How to Measure and Improve Marketing Efficiency Ratio (MER)

Marketing Efficiency Ratio

What does MER stand for in marketing?

MER (marketing efficiency ratio) is a metric used to analyze how effectively your marketing spend is generating revenue.

A higher MER confirms that you’re generating more revenue from marketing efforts, while a lower MER indicates a lack of sufficient ROI. 

The goal of this ratio is to identify marketing optimization opportunities, such as adjusting audience targets or modifying individual tactics across marketing channels.

FYI: Marketing efficiency ratio (MER) and media efficiency ratio (MER) are often used interchangeably, but actually focus on different aspects of performance.

Marketing efficiency ratio measures the effectiveness of overall marketing investments in generating revenue, while media efficiency ratio evaluates how media spending is generating revenue.

Do brands really need to measure and optimize MER?

Most people assess their digital marketing strategy’s effectiveness by looking at return on ad spend (ROAS), but overlook the fact that ROAS’ value begins and ends with telling you what’s happening in a single channel alone.

Paid media is (should be) driving business, but combining your AdWords ROAS + Facebook ROAS + ROAS of whatever else, is still not your true ROI.

Marketing ROI cannot be calculated by looking at ad spend alone.

An accurate ROI calculation requires the inclusion of things like labor costs and other associated resources that support your marketing campaigns. 

For a full picture of total channel performance (and the infrastructure that maintains those channels), we need to use the Marketing Efficiency Ratio (MER).

And within the overall MER category, there are sub-categories that align to the three primary customer segments:

  • Acquisition – net new customers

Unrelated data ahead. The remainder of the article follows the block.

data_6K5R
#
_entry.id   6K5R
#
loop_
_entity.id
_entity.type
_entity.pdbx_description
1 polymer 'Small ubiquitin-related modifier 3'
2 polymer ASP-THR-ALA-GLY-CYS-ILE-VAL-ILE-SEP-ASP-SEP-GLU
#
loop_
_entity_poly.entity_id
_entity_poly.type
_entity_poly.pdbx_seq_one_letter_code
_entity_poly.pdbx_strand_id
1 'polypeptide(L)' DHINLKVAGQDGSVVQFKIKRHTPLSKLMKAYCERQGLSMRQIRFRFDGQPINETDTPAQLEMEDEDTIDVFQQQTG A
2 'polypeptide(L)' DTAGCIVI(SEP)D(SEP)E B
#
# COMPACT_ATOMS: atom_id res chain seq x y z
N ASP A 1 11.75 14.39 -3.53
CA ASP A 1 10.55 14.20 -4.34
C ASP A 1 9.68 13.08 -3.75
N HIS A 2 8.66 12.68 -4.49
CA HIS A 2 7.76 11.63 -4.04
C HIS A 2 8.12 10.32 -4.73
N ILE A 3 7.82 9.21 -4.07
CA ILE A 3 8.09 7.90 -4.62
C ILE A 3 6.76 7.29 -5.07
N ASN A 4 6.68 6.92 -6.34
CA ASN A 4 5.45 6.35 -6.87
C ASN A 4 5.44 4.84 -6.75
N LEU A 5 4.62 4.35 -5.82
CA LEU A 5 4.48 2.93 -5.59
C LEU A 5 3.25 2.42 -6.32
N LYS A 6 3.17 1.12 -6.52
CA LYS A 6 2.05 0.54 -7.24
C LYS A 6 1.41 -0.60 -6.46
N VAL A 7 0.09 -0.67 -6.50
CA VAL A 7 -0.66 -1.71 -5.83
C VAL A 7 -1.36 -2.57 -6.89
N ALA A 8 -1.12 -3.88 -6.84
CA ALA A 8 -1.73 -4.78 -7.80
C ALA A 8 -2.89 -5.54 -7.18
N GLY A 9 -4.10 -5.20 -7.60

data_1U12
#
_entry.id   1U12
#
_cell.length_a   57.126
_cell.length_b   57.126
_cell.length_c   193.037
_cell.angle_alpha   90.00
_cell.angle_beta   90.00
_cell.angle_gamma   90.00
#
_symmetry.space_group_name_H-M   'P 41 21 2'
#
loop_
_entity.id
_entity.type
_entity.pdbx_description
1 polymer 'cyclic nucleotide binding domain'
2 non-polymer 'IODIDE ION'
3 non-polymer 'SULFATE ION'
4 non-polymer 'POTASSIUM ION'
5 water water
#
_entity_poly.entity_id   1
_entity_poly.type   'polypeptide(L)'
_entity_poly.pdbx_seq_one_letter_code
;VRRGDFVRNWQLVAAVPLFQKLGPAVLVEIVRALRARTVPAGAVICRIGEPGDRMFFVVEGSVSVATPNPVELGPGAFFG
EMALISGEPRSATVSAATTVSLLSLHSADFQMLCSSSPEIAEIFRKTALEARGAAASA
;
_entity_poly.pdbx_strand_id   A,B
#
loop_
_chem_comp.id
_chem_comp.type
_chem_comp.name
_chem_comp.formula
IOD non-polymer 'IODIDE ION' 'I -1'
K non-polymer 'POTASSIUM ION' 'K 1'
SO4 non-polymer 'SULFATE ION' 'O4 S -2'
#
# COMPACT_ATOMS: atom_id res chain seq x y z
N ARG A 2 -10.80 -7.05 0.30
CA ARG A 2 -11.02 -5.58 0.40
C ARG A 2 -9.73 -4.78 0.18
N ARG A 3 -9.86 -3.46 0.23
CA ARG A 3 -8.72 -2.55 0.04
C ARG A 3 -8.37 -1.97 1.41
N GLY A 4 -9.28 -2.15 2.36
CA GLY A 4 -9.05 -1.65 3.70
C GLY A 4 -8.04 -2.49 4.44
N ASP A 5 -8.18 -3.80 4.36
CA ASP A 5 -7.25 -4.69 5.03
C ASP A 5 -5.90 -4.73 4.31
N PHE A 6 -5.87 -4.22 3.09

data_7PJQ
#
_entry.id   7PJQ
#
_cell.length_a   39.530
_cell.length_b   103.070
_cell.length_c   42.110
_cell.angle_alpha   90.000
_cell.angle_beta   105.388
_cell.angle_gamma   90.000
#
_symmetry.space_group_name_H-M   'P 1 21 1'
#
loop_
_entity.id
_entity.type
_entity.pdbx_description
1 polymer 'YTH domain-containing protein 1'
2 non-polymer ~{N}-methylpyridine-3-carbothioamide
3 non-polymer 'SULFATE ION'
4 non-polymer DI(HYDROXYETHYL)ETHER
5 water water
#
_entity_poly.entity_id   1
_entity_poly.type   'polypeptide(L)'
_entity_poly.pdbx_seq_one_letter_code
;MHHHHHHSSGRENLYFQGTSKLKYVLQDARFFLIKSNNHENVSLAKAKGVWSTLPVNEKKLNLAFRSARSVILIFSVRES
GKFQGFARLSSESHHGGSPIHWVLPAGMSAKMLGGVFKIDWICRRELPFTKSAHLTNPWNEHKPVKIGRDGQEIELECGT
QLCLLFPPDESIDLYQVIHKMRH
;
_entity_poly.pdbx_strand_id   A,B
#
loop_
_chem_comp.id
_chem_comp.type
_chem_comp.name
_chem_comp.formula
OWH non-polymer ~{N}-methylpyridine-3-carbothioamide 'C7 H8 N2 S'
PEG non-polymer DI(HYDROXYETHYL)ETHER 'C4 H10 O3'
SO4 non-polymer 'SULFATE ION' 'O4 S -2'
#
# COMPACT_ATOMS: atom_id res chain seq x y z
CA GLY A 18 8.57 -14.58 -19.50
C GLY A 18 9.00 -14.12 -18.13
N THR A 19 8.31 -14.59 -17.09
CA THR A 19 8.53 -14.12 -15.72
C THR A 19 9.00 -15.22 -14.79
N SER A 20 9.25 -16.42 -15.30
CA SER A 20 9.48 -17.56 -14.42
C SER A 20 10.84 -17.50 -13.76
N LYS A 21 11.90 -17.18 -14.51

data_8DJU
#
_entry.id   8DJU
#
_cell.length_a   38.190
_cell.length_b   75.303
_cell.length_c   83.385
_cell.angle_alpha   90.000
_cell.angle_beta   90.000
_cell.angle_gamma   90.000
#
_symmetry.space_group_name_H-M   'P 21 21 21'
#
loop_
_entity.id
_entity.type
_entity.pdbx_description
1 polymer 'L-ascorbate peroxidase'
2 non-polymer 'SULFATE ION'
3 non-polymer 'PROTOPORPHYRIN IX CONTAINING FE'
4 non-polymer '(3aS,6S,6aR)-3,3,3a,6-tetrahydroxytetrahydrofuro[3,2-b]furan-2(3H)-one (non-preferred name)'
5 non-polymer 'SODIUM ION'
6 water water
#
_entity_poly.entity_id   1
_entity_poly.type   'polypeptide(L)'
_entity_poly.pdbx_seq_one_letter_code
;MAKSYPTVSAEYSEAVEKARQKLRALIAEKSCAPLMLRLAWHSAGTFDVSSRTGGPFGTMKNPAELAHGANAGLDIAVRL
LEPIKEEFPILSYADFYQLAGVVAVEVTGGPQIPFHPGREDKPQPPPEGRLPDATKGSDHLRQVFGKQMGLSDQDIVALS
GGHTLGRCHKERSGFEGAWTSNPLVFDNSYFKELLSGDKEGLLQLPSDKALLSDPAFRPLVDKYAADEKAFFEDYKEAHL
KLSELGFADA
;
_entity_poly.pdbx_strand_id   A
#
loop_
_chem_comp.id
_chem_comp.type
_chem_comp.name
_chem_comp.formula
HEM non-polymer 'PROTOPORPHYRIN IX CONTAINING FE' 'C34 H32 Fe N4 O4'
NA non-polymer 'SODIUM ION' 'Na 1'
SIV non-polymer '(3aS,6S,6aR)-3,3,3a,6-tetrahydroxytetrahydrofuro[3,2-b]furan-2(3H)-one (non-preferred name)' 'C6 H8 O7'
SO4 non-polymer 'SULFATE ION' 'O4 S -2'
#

• Retention – recent customers
  • Loyalty – long-time customers

How to calculate marketing efficiency ratio

Step 1: Add up all of the costs associated with your marketing budget, including:

  • Advertising costs (paid media, paid search, etc)
  • Total sales promotion expenses (discounts, coupons, free samples, etc)
  • Public relations costs (events, press releases, sponsorships, etc)
  • Other marketing expenses (market research, brand development, etc)
  • Technical optimizations (web development, technical SEO improvements, etc)

Step 2: Calculate your revenue generated from marketing activities

Determining how much revenue can be attributed to marketing can be tricky. You may need to use statistical models or other methods to determine marketing’s true revenue impact.

Once you have determined your total marketing expenses and your revenue generated from marketing activities, arrive at your MER by dividing total marketing expenses by revenue generated from marketing. 

MER = Total Marketing Expenses / Revenue Generated from Marketing Activities

For example, if your total marketing expenses are $100,000 and revenue generated from those activities is $500,000, your MER would be 5.0 (5X in ROAS parlance, or 5:1 expressed as ROI.)

Alternatively, if you want to calculate the gross margin ratio, you’ll need to divide gross margin by total marketing expenses.